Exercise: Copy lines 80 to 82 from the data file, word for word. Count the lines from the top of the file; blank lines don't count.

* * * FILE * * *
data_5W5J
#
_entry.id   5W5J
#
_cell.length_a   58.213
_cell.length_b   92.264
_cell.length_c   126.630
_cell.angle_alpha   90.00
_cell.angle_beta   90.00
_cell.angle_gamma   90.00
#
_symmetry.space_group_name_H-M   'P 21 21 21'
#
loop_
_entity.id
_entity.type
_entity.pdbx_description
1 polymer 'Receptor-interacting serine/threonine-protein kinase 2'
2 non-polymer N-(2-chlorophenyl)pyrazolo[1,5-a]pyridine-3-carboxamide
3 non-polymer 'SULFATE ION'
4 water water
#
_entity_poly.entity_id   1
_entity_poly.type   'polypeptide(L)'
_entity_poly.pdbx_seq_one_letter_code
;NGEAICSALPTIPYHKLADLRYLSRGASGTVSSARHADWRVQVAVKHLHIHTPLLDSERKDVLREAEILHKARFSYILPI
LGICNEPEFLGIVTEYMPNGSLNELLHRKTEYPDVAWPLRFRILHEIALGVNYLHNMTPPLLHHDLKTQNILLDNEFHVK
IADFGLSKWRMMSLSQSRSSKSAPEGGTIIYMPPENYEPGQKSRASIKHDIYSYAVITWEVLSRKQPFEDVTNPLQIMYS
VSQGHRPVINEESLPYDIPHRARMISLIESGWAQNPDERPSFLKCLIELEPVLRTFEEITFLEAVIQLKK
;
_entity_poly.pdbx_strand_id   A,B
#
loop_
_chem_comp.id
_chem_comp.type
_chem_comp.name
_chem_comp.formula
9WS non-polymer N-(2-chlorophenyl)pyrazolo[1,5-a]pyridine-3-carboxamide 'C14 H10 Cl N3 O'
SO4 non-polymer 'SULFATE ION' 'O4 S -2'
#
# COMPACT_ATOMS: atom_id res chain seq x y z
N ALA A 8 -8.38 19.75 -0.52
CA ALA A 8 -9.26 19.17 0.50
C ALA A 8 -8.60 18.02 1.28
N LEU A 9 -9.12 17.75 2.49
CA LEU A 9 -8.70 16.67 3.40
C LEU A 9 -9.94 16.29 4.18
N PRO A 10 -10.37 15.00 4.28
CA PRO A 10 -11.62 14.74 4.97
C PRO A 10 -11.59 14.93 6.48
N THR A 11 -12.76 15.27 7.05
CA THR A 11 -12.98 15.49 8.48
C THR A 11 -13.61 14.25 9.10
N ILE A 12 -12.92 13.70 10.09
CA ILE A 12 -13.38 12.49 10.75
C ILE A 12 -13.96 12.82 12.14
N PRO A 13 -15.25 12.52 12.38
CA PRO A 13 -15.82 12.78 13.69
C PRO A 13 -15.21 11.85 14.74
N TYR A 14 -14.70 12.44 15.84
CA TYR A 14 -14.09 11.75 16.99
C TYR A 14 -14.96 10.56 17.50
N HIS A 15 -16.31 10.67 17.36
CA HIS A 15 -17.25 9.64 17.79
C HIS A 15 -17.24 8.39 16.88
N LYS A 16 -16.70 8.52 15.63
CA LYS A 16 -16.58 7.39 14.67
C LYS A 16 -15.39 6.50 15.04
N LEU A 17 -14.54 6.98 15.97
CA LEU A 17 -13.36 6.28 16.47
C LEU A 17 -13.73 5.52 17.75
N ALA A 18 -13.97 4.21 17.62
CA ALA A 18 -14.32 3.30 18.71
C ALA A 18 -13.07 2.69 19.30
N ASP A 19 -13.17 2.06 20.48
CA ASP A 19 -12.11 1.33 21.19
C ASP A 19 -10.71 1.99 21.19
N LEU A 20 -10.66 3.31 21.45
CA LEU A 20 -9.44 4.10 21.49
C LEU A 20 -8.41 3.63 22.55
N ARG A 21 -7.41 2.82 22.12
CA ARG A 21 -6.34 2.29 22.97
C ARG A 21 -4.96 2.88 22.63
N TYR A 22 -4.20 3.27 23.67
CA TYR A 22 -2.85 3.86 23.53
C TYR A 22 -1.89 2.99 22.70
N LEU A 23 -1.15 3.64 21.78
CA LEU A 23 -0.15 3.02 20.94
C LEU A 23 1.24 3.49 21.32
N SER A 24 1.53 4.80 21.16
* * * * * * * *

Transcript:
C LEU A 20 -8.41 3.63 22.55
N ARG A 21 -7.41 2.82 22.12
CA ARG A 21 -6.34 2.29 22.97